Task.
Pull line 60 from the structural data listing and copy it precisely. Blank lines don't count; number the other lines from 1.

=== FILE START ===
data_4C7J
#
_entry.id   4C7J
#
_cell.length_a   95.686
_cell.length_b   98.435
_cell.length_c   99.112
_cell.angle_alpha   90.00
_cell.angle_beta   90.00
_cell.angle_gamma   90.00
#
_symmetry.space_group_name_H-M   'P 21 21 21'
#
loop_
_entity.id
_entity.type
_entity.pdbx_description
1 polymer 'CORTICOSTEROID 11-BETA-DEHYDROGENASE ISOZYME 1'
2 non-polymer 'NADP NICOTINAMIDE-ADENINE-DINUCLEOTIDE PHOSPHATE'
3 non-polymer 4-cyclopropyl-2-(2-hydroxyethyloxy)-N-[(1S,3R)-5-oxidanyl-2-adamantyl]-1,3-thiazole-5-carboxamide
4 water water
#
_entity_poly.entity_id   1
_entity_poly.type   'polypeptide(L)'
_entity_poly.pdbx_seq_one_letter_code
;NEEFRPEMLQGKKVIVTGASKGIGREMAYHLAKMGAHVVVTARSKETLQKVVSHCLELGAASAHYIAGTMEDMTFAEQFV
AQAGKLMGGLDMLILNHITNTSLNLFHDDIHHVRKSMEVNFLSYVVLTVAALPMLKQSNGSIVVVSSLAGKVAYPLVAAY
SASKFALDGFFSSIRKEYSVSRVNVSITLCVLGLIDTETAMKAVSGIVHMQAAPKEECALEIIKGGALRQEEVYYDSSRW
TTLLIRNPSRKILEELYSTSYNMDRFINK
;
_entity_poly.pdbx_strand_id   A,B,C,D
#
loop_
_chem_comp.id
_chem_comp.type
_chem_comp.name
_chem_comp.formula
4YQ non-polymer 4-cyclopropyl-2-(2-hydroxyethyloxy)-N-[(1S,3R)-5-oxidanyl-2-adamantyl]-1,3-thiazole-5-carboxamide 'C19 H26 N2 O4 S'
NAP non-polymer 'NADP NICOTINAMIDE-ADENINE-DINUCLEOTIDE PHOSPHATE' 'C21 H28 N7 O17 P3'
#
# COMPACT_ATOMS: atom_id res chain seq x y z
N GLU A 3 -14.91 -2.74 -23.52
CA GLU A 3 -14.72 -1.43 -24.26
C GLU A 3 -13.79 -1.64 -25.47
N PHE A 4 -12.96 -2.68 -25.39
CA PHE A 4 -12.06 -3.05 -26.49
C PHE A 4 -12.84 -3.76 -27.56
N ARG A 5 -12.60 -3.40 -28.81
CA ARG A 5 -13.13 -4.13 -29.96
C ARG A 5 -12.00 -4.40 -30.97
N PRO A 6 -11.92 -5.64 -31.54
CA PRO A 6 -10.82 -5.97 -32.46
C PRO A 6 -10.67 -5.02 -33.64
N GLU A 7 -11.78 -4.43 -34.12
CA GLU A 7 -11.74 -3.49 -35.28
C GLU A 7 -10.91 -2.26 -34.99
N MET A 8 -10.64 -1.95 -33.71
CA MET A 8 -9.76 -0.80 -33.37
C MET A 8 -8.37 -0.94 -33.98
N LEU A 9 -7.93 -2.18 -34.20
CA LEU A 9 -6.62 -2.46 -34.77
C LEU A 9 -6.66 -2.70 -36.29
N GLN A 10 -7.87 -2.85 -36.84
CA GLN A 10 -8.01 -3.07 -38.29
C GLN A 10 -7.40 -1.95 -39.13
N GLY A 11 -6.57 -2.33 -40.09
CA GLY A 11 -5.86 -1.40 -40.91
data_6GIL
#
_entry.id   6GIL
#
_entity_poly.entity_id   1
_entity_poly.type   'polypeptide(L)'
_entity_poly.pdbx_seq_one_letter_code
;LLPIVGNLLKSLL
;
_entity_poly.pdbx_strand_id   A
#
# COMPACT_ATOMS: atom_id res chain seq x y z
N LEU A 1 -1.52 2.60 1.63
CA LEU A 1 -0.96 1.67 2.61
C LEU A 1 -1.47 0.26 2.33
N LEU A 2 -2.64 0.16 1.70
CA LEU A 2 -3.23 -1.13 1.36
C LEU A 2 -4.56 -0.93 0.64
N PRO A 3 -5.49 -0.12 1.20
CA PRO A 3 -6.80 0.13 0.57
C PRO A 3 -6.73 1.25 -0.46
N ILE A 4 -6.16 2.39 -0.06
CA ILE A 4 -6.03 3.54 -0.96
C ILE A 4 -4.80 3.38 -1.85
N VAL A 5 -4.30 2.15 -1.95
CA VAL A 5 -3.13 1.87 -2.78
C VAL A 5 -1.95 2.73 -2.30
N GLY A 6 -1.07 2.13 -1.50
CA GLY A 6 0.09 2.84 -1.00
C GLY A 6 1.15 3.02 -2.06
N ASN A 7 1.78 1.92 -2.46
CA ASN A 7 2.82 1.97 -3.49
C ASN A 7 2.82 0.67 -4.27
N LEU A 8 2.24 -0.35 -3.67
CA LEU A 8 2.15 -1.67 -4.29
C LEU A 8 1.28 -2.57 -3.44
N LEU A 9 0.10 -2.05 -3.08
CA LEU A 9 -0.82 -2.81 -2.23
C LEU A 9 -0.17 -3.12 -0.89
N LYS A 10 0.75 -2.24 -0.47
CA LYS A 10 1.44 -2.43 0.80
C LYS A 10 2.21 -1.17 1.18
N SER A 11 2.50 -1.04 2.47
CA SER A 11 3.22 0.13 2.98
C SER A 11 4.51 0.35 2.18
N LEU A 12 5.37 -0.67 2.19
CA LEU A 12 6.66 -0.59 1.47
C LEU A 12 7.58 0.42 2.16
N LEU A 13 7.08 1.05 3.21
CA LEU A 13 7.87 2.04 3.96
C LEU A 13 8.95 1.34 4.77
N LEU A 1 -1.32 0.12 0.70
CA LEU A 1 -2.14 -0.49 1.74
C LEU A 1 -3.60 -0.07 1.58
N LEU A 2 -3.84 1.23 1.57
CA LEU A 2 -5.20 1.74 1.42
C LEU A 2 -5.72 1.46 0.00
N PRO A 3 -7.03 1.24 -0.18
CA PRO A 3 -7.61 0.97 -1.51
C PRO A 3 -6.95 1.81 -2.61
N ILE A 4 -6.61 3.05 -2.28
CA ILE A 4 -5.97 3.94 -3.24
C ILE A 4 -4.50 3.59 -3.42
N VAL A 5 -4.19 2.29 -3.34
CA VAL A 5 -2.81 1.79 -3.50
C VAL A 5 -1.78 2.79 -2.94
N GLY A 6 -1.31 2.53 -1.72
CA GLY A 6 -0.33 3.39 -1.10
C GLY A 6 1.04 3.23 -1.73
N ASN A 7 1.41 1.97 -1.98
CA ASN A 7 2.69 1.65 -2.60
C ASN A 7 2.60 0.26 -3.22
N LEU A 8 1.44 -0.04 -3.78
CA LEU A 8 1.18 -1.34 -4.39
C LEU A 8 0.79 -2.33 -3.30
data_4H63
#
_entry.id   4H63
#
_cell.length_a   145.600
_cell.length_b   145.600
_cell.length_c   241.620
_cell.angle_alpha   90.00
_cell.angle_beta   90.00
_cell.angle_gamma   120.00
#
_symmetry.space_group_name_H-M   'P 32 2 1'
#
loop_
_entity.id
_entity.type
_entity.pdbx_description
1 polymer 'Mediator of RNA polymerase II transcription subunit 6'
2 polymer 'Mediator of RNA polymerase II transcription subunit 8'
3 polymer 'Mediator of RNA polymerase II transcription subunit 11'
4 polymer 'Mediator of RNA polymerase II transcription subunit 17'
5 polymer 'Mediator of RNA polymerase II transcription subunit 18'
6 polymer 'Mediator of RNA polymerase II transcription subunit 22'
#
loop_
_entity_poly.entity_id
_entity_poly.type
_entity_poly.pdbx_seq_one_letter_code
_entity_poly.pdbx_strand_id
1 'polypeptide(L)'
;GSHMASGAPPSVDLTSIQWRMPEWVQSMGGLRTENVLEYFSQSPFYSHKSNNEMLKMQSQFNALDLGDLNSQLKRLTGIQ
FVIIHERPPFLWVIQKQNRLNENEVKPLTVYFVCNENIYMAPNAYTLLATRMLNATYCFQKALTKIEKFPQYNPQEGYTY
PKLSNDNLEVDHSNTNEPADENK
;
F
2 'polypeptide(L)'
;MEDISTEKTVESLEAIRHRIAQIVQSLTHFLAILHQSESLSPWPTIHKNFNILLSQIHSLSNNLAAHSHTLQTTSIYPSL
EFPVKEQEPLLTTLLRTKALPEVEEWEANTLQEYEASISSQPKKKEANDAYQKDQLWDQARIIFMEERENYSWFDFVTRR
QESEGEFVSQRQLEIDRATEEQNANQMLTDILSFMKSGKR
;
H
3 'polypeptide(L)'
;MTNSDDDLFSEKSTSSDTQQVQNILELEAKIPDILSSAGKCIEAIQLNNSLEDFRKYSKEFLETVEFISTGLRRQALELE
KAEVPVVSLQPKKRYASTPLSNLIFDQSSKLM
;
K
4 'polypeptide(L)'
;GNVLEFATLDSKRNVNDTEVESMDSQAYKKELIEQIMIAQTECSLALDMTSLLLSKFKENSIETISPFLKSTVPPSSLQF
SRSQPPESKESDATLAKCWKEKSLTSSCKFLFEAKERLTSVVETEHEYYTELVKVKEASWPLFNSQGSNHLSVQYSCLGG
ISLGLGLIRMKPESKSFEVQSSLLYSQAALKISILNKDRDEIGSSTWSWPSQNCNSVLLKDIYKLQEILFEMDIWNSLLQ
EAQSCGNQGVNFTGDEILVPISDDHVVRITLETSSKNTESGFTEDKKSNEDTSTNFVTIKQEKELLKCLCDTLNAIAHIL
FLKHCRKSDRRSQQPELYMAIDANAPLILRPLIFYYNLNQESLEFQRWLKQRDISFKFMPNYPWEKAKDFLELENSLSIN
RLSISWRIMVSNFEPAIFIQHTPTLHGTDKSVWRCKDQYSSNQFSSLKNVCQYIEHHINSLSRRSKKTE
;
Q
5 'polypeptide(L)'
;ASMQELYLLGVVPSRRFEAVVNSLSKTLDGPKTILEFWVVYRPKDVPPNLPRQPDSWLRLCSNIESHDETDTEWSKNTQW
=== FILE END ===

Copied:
N LEU A 9 -7.93 -2.18 -34.20